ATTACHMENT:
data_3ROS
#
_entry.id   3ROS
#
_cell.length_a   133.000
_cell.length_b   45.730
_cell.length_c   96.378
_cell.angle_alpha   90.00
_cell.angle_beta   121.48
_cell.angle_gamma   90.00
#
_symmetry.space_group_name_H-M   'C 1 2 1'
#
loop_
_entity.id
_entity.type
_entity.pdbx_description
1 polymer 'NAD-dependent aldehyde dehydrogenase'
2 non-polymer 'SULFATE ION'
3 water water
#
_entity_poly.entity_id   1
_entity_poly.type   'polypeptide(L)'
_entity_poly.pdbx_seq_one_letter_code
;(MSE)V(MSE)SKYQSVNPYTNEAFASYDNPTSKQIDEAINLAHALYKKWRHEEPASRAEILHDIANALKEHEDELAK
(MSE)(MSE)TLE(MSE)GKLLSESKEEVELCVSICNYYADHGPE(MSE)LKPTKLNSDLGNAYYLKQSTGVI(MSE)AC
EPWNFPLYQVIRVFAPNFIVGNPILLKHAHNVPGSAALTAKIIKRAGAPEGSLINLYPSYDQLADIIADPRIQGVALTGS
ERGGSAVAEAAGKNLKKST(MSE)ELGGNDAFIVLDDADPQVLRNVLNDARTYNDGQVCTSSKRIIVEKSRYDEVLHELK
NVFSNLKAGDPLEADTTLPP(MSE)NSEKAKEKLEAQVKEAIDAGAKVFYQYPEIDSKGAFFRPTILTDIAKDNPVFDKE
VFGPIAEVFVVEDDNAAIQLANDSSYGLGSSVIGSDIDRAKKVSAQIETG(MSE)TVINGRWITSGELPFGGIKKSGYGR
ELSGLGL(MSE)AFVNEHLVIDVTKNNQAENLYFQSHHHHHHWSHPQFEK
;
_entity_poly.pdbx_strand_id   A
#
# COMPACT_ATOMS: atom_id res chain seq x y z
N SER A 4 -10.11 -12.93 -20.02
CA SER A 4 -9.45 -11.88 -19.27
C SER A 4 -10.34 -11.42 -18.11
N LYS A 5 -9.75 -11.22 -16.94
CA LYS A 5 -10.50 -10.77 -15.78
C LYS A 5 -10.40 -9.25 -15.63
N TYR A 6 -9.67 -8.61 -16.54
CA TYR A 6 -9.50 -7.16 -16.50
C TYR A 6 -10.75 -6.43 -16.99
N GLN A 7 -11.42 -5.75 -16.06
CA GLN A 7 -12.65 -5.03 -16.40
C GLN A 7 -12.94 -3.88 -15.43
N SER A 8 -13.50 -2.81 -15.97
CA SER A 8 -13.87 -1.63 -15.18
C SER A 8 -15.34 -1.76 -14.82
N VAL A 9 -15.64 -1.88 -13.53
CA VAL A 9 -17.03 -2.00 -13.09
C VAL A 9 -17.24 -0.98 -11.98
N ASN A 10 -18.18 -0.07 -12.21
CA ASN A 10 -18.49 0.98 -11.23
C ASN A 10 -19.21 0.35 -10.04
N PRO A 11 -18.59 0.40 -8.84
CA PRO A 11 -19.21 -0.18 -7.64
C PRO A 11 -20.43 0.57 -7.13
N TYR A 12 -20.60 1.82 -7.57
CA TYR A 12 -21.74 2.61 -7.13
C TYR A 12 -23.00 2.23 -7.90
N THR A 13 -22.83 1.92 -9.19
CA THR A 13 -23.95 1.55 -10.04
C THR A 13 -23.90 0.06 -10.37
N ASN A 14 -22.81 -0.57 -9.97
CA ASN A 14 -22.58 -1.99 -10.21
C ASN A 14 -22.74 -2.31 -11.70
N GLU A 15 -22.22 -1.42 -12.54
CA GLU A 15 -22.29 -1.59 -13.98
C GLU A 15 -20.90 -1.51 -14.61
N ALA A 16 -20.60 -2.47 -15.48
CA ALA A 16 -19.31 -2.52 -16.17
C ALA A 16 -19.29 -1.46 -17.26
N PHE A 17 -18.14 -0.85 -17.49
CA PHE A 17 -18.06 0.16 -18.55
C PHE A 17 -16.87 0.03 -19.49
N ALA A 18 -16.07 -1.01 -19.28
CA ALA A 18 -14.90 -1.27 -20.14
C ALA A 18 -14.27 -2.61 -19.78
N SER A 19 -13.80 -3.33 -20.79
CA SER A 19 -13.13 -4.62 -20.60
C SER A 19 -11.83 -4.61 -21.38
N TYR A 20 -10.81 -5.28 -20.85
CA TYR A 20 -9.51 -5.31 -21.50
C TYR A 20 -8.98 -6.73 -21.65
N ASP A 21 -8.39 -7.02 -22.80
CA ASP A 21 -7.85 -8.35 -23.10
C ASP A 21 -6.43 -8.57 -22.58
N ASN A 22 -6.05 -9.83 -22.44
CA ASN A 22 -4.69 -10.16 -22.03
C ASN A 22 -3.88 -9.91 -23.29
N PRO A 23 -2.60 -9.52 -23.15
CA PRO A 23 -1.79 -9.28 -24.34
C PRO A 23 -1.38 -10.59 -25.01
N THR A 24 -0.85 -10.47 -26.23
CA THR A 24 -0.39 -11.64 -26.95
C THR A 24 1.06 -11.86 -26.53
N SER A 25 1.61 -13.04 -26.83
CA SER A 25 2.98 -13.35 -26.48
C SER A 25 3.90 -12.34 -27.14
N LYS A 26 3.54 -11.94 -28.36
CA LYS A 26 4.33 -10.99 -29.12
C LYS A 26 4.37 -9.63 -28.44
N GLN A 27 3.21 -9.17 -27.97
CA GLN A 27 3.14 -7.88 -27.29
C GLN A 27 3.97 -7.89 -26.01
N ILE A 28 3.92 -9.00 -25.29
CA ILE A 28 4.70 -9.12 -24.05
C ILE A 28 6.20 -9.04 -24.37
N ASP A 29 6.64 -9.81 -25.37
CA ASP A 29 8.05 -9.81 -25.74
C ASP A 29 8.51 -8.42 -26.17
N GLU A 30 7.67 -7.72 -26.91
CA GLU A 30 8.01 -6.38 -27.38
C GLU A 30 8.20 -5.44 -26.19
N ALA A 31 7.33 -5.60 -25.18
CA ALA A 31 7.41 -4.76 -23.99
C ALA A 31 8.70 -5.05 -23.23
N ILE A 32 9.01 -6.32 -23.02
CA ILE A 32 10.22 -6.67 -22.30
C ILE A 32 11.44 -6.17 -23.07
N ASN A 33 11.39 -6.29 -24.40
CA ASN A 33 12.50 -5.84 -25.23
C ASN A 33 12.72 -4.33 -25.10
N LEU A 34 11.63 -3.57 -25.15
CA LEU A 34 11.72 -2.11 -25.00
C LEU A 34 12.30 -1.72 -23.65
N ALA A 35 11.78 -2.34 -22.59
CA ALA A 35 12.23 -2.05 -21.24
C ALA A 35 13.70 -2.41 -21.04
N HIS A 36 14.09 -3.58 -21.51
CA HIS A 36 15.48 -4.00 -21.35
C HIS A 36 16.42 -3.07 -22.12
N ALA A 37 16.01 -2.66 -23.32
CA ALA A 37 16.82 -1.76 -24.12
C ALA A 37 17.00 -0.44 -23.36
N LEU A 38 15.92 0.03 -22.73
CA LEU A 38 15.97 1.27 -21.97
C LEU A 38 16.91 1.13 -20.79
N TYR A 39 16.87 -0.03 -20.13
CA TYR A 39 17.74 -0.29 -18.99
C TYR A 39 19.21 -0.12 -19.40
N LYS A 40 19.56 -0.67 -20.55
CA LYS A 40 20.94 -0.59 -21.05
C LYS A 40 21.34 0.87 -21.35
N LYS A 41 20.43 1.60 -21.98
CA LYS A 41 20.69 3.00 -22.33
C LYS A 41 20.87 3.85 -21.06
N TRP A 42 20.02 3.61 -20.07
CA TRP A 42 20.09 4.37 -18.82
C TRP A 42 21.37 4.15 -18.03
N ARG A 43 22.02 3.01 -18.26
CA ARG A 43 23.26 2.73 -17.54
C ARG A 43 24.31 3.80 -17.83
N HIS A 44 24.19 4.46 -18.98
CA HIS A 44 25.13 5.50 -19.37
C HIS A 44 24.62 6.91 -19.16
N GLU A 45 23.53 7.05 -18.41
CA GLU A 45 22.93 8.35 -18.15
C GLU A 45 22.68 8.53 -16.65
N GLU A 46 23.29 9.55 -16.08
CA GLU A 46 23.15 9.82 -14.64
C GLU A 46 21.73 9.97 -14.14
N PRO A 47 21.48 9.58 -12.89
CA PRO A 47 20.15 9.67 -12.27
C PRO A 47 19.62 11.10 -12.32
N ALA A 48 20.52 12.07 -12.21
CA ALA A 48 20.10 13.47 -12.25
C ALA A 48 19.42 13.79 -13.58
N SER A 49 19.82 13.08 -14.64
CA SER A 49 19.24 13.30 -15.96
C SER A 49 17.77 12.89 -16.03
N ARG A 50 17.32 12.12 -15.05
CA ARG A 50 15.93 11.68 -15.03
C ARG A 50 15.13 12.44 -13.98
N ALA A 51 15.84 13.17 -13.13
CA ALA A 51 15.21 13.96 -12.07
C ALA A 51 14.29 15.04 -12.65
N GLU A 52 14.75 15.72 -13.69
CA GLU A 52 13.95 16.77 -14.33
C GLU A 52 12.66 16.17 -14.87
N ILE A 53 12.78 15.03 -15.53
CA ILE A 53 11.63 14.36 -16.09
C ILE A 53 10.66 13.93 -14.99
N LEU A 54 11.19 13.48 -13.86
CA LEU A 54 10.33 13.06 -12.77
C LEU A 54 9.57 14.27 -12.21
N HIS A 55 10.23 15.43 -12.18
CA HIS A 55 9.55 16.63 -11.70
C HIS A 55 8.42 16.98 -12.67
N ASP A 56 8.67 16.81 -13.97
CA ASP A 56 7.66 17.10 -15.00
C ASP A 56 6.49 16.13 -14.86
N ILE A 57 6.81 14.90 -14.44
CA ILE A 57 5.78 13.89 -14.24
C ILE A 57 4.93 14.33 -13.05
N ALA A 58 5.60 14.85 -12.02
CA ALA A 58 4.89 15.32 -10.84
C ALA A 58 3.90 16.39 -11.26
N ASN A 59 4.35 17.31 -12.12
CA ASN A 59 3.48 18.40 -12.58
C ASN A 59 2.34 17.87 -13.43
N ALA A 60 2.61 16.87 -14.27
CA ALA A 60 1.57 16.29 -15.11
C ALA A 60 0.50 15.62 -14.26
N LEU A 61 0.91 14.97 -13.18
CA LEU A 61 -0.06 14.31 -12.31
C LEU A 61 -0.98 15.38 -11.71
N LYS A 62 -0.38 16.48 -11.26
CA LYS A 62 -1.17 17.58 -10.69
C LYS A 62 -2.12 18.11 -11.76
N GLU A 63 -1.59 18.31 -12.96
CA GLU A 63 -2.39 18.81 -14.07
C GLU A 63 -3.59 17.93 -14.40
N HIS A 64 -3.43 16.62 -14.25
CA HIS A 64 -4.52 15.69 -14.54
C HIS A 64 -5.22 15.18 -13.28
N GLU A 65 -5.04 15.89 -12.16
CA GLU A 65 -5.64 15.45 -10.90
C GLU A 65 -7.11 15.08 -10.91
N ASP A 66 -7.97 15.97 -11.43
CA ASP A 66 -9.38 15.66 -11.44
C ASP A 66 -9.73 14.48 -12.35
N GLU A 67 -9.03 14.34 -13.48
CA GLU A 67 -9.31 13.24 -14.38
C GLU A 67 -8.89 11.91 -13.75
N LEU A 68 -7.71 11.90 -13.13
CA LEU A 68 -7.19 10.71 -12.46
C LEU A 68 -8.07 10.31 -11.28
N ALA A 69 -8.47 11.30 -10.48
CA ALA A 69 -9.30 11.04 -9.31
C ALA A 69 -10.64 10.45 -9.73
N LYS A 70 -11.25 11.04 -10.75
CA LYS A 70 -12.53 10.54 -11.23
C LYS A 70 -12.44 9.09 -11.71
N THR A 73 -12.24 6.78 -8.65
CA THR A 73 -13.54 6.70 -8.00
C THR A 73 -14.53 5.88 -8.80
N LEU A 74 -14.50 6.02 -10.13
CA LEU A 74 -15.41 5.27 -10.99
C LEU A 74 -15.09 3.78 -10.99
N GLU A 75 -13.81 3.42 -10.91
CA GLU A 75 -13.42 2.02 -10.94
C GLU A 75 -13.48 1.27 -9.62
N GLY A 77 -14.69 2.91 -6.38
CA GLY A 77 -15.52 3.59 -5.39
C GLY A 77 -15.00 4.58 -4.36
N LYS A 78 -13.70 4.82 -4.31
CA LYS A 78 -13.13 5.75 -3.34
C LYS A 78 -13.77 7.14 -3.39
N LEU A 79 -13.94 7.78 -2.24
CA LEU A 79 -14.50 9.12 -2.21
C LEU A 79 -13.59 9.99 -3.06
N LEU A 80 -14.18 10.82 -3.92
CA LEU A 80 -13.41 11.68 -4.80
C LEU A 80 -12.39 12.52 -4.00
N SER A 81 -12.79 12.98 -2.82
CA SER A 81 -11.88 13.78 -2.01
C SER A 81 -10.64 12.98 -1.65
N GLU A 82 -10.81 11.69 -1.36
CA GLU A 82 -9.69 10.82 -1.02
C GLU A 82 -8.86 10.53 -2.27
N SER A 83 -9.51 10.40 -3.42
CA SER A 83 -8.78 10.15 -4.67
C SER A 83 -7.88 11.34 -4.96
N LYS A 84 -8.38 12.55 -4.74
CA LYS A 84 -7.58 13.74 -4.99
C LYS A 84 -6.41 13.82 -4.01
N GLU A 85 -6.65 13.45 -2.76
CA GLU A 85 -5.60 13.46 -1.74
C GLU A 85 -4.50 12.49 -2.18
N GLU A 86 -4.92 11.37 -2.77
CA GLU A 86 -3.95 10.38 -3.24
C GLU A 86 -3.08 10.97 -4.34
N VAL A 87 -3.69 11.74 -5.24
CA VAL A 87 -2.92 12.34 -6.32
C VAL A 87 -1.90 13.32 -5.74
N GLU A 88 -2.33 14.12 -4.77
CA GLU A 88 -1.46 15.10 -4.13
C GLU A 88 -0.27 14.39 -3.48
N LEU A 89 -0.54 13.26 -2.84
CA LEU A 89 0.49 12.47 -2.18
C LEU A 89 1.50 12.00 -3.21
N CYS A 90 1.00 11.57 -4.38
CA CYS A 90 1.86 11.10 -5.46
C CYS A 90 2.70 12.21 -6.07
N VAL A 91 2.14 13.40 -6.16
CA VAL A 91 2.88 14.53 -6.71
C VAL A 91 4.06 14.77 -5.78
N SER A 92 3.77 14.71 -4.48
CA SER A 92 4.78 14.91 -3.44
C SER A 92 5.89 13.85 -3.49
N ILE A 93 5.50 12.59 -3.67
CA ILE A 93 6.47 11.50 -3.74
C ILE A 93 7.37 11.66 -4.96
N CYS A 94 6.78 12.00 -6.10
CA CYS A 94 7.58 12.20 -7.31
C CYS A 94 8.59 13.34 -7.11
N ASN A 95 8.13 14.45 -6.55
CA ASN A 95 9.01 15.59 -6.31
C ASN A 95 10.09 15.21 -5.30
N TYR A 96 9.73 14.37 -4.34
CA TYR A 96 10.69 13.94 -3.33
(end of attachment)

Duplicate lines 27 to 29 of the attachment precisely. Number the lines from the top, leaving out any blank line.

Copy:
EPWNFPLYQVIRVFAPNFIVGNPILLKHAHNVPGSAALTAKIIKRAGAPEGSLINLYPSYDQLADIIADPRIQGVALTGS
ERGGSAVAEAAGKNLKKST(MSE)ELGGNDAFIVLDDADPQVLRNVLNDARTYNDGQVCTSSKRIIVEKSRYDEVLHELK
NVFSNLKAGDPLEADTTLPP(MSE)NSEKAKEKLEAQVKEAIDAGAKVFYQYPEIDSKGAFFRPTILTDIAKDNPVFDKE